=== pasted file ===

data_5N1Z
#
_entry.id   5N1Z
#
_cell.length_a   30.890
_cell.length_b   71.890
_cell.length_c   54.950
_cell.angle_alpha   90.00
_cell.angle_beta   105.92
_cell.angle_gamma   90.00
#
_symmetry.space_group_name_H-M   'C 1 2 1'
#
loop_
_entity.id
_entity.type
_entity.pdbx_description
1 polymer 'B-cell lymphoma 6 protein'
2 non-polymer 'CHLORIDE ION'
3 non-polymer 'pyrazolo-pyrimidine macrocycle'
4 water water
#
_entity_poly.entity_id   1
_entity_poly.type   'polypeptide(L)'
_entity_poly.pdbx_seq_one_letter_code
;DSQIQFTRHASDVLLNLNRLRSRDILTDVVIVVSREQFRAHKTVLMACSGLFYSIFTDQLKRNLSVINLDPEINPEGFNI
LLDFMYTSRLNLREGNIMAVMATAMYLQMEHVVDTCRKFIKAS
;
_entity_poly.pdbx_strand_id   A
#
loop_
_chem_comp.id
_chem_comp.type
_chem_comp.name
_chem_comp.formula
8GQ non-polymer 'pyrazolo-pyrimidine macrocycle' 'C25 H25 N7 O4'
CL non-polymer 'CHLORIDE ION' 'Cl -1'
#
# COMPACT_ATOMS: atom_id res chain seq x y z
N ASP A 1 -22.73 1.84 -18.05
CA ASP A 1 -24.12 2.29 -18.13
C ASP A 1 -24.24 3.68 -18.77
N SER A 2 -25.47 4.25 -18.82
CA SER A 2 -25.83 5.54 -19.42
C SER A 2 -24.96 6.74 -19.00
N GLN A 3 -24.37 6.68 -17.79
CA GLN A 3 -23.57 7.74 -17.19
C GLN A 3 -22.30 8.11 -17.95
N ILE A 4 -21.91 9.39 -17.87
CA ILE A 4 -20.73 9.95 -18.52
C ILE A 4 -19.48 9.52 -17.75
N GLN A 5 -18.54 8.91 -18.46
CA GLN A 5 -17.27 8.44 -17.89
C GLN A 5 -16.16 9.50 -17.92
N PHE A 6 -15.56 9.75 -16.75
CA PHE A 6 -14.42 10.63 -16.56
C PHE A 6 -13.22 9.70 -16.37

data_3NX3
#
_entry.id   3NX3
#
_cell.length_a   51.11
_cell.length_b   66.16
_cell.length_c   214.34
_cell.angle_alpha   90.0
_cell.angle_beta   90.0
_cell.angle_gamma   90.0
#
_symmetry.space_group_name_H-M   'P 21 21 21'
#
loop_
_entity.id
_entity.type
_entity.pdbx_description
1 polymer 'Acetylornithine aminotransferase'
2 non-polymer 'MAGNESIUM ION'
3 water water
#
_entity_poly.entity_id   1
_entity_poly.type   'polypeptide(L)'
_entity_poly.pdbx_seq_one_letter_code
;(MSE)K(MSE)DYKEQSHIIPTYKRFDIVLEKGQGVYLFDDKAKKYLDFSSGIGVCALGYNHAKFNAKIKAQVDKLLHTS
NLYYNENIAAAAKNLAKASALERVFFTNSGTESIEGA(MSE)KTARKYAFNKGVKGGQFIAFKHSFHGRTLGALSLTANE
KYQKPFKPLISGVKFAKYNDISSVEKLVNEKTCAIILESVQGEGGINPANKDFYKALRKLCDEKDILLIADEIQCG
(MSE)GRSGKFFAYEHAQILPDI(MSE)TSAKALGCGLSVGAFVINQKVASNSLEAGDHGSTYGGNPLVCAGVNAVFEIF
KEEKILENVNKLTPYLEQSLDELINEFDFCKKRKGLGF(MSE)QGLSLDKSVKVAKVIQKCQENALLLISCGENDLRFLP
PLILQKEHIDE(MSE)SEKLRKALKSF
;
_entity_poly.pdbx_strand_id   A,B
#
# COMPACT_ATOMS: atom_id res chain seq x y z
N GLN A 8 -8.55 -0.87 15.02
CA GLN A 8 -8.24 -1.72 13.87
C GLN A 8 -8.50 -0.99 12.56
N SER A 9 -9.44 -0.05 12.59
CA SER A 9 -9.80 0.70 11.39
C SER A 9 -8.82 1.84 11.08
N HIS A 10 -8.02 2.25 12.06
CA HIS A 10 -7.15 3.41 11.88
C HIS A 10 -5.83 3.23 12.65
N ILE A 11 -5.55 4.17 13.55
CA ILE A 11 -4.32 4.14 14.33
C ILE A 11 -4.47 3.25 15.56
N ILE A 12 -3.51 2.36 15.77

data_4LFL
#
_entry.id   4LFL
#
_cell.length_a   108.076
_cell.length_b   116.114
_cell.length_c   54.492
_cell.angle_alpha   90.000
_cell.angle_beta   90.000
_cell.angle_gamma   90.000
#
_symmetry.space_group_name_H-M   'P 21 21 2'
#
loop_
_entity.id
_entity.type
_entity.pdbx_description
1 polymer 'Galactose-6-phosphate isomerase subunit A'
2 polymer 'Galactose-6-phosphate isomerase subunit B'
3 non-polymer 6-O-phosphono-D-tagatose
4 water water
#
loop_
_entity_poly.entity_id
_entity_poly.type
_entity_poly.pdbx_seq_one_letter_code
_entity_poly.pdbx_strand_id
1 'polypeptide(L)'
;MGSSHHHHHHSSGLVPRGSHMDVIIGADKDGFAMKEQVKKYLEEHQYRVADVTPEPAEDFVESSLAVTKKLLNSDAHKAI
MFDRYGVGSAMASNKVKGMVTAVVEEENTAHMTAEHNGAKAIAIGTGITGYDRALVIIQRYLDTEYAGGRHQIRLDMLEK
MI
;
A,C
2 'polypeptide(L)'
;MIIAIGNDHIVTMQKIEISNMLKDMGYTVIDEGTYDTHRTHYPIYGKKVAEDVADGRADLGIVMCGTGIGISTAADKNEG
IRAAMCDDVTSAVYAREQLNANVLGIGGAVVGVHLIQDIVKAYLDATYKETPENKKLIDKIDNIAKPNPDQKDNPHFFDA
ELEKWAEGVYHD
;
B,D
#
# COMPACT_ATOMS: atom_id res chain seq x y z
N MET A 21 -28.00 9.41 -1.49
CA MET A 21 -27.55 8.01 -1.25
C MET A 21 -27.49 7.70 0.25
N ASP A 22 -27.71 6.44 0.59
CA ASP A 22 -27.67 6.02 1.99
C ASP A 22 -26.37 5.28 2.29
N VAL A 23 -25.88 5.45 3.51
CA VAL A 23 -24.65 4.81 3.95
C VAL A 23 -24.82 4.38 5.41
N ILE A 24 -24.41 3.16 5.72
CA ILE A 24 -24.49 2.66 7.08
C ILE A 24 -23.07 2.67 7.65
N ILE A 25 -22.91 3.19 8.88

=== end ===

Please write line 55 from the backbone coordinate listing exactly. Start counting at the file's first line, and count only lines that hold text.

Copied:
N PHE A 6 -15.56 9.75 -16.75